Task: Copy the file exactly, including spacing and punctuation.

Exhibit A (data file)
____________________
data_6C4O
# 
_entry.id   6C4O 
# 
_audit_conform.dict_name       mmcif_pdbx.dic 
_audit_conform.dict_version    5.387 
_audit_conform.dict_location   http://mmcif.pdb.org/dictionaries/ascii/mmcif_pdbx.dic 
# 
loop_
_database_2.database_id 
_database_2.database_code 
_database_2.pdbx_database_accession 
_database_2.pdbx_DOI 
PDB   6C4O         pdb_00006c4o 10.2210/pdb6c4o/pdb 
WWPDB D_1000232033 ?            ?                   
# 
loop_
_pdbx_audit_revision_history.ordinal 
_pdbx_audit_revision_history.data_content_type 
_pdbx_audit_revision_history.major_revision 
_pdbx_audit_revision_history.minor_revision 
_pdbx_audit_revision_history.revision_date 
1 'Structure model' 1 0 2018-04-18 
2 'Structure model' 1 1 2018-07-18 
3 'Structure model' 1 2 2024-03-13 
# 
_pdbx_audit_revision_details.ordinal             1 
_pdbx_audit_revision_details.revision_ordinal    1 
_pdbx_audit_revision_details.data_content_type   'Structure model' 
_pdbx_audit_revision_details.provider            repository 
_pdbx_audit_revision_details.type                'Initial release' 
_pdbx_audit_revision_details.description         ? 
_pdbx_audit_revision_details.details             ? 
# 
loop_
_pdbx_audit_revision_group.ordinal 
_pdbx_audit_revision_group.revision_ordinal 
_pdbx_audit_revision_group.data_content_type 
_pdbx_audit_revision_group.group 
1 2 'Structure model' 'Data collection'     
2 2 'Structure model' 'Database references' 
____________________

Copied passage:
data_6C4O
# 
_entry.id   6C4O 
# 
_audit_conform.dict_name       mmcif_pdbx.dic 
_audit_conform.dict_version    5.387 
_audit_conform.dict_location   http://mmcif.pdb.org/dictionaries/ascii/mmcif_pdbx.dic 
# 
loop_
_database_2.database_id 
_database_2.database_code 
_database_2.pdbx_database_accession 
_database_2.pdbx_DOI 
PDB   6C4O         pdb_00006c4o 10.2210/pdb6c4o/pdb 
WWPDB D_1000232033 ?            ?                   
# 
loop_
_pdbx_audit_revision_history.ordinal 
_pdbx_audit_revision_history.data_content_type 
_pdbx_audit_revision_history.major_revision 
_pdbx_audit_revision_history.minor_revision 
_pdbx_audit_revision_history.revision_date 
1 'Structure model' 1 0 2018-04-18 
2 'Structure model' 1 1 2018-07-18 
3 'Structure model' 1 2 2024-03-13 
# 
_pdbx_audit_revision_details.ordinal             1 
_pdbx_audit_revision_details.revision_ordinal    1 
_pdbx_audit_revision_details.data_content_type   'Structure model' 
_pdbx_audit_revision_details.provider            repository 
_pdbx_audit_revision_details.type                'Initial release' 
_pdbx_audit_revision_details.description         ? 
_pdbx_audit_revision_details.details             ? 
# 
loop_
_pdbx_audit_revision_group.ordinal 
_pdbx_audit_revision_group.revision_ordinal 
_pdbx_audit_revision_group.data_content_type 
_pdbx_audit_revision_group.group 
1 2 'Structure model' 'Data collection'     
2 2 'Structure model' 'Database references' 